New Orleans Mayor LaToya Cantrell at a Jan. 4, 2021 press conference. (Michael Isaac Stein/The Lens)

The city of New Orleans will lift its “modified phase one” COVID-19 restrictions — based in-part on improving percent positivity data — allowing increased capacity at many businesses. 

On Friday, the city will move to what it calls “modified phase two,” which will last three weeks. Citing the risks of carnival season and the British COVID variant, however, the city’s restrictions will remain tighter than those of the state until the end of carnival season.

“We know now that last Mardi Gras likely contributed to the early and rapid spread of COVID and claimed the lives of many,” city Health Director Dr. Jennifer Avegno said at a Wednesday press conference.

With the change, the city will allow restaurants — and bars with temporary restaurant permits — along with many other businesses to return to 50 percent indoor capacity. People will also be allowed to gather with others outside of their immediate household under certain circumstances.

The city pulled back from phase two restrictions earlier this month as post-holiday case counts and hospitalizations surged. The average daily case count as of this week is about half of what it was at the beginning of the month, according to city infection data. And the city’s test positivity rate is four percent, down from nearly 10 percent early in the month.

Under current state regulations, if the city maintains a positivity rate below five percent for another week, bars without restaurant permits, which are now only allowed to serve takeout and outdoor seating, could be allowed to reopen. But city officials said they will wait until after the city’s next major holiday to consider relaxing that restriction. 

“Bars will remain closed throughout this phase and through Mardi Gras, regardless of positivity rates,” said Beau Tidwell, a spokesperson for Mayor LaToya Cantrell. “Indoor bar seating drives cases. It becomes a superspreader event.”

Louisiana as a whole is currently in “modified phase two” restrictions, which limits most businesses, including restaurants, to 50 percent indoor capacity. It also requires parishes with higher than five percent test positivity to close indoor bar service, and restrict outdoor seating to 25 percent capacity. Those restrictions are set to last until February 10. New Orleans has the authority to set stricter guidelines, however.

“Over the last three weeks, we’ve seen an improvement in all of the metrics that we watch,” Avegno said. “Cases are falling, but they’re higher than we want them to be. Hospitalizations are slowly improving, both in New Orleans and statewide, but make no mistake, our hospitals are still stretched.”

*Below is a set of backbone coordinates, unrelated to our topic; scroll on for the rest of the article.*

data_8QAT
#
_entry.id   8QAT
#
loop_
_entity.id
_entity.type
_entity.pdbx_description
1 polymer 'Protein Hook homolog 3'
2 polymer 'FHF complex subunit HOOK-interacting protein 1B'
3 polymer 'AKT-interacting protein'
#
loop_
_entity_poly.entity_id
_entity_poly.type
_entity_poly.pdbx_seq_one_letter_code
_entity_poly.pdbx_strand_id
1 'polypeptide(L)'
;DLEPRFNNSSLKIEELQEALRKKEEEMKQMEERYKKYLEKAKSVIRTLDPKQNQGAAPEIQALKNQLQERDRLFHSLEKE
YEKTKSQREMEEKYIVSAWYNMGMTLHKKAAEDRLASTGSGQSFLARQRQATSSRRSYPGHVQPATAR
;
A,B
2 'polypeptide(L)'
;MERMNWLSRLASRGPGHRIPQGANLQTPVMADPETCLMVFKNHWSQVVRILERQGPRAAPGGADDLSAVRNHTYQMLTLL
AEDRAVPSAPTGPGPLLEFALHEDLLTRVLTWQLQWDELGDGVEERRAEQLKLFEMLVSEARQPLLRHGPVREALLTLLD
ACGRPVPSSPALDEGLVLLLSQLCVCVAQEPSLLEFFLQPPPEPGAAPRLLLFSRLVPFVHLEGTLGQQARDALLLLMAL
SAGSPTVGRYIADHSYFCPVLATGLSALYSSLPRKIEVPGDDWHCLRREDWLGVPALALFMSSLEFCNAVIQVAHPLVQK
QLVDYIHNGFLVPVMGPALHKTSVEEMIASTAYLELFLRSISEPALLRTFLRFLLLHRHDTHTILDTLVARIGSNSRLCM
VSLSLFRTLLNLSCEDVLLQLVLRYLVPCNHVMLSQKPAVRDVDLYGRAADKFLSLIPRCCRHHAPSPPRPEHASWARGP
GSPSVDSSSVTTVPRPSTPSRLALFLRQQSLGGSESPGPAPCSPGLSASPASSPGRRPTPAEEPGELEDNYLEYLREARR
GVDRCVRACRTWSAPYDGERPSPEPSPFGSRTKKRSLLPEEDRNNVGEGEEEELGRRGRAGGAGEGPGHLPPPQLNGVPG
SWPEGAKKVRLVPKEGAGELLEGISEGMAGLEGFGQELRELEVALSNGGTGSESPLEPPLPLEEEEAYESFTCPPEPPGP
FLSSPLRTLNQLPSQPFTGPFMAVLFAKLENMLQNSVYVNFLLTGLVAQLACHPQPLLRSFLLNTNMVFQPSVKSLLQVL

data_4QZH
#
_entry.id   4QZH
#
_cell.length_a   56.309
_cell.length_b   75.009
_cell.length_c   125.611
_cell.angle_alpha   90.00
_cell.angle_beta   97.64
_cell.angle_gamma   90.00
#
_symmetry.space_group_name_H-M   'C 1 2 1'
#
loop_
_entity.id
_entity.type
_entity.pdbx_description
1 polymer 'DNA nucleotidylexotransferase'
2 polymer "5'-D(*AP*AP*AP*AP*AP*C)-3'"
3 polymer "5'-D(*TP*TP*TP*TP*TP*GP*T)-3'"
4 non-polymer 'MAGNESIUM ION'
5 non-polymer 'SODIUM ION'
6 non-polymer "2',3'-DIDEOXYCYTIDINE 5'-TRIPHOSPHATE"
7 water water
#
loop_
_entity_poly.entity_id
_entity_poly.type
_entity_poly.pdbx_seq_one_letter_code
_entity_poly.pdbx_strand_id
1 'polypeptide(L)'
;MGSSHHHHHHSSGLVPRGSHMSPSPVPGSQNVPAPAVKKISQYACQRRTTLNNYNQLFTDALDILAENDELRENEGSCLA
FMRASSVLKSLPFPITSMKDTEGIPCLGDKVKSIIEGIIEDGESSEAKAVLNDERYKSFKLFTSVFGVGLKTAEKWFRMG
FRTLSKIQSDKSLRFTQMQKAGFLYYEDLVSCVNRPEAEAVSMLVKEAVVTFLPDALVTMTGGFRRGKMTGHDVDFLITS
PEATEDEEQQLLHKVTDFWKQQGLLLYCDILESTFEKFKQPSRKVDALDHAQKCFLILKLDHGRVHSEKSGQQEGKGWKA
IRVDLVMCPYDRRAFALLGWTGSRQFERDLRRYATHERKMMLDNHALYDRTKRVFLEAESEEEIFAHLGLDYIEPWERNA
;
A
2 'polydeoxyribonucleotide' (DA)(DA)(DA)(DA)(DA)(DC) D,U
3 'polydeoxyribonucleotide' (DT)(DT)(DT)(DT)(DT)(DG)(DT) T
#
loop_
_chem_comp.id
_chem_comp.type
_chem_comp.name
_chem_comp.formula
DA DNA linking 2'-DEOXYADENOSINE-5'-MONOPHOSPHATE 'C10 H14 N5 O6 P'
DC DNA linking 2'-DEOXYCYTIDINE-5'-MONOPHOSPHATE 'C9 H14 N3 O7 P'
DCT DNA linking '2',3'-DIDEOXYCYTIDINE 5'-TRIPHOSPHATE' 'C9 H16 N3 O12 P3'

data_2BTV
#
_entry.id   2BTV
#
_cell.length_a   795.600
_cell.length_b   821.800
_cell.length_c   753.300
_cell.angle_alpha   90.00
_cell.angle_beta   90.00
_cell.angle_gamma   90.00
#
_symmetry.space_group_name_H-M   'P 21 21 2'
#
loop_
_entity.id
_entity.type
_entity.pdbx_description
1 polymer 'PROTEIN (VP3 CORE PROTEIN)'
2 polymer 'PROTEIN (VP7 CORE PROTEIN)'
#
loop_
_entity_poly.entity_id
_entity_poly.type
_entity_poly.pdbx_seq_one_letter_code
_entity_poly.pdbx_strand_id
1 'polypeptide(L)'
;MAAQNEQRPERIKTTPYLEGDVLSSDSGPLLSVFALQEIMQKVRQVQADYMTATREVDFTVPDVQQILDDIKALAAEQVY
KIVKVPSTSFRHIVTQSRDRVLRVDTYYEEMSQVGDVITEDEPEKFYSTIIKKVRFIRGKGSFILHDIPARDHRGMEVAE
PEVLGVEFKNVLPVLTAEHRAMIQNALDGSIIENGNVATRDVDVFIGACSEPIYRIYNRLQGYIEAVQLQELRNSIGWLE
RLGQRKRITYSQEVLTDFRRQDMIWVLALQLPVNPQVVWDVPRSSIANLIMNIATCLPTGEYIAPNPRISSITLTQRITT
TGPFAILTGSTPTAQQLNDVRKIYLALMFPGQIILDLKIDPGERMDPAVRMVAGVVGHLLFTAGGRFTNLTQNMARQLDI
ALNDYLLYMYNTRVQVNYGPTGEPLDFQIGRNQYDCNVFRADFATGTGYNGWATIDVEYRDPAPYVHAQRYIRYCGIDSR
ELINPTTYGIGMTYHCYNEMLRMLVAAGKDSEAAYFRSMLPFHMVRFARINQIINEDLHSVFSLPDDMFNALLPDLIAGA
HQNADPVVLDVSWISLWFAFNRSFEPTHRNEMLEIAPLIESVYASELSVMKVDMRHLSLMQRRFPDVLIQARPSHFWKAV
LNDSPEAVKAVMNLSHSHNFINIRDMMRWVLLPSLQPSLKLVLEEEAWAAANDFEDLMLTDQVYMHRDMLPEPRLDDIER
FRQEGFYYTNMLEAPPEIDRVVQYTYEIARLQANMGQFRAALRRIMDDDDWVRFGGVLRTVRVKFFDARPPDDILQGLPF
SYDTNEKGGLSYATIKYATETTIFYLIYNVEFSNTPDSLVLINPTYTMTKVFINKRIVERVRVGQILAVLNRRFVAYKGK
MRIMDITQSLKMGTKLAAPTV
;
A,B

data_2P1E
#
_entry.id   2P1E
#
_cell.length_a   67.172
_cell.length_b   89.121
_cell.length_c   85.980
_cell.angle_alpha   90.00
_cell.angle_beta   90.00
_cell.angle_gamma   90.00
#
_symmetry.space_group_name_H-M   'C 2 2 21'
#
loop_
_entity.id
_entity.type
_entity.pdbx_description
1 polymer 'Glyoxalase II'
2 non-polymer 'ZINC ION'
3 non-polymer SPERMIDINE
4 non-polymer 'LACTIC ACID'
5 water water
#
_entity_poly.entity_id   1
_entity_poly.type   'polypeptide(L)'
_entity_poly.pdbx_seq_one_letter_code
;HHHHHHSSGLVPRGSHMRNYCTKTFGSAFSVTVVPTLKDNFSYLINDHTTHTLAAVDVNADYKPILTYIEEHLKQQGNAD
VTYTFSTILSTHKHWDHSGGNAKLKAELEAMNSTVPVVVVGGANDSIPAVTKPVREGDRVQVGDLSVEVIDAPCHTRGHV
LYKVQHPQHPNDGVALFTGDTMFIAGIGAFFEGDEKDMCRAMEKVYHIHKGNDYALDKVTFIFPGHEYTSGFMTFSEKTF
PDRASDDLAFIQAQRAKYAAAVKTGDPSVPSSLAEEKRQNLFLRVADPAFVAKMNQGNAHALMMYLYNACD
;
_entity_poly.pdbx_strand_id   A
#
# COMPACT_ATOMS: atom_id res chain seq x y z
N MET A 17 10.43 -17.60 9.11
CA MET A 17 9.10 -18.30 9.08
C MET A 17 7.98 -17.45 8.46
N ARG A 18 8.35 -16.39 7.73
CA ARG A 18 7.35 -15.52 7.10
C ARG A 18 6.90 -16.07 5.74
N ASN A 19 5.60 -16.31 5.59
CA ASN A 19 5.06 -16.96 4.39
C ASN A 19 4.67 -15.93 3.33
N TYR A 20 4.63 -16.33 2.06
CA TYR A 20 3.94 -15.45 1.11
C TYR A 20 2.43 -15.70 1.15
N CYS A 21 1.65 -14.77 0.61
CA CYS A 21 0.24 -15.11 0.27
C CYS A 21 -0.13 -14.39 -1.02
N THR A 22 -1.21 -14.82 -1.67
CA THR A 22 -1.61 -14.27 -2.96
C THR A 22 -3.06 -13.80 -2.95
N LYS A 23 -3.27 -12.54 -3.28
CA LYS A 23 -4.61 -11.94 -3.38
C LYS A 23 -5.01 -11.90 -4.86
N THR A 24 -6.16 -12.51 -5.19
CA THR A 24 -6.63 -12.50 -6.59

The decline in the positivity rate coincides with the return of Tulane University’s in-person classes. Tulane has a uniquely large surveillance-testing operation, and has conducted more than 10,000 PCR tests over the past week alone. The Louisiana Department of Health, by comparison, reported 30,000 tests on Tuesday statewide.

“To be clear, this isn’t where we need to be yet,” Tidwell said. “There’s a very clear cause and effect. When the numbers go up, we make an adjustment, and the numbers go back down. That’s not abstract. Those are lives being saved.”

Hospital beds, meanwhile, remain in critical short-supply, according to the city’s definition. More than 70 percent in the New Orleans area have been occupied for the last 10 days.

“We’re making these changes because our business community has proven that they can conduct business safely when they follow the guidelines,” Avegno said.

She pointed to social gatherings as the primary driver of community spread, calling out specifically “a wedding, a party, backyard barbecue, a second line, an event at an event space.”

“In these settings, people are mingling, they’re mixing, they’re not generally seated,” she said. “They’re often not very distant. They’re often in a situation where they’re taking off their masks.”

She argued that that was different from office buildings, classrooms, or restaurants, where customers are seated far apart.

Avegno said that although New Orleans is still in better shape than in March and April, “the progress we’ve made could change with a single person carrying one of the variants.”

Earlier this month, LDH announced that a COVID patient in New Orleans was found to be infected with the British COVID variant called B.1.1.7. That variant, along with two other strains first found in Brazil and South Africa, is more contagious, and appears to be more likely to reinfect people who have already recovered from COVID.

“If you’re following what’s happening [in the UK],” Avegno said, “they’re back in full lockdown with their hospitals overwhelmed and their death rates surging.”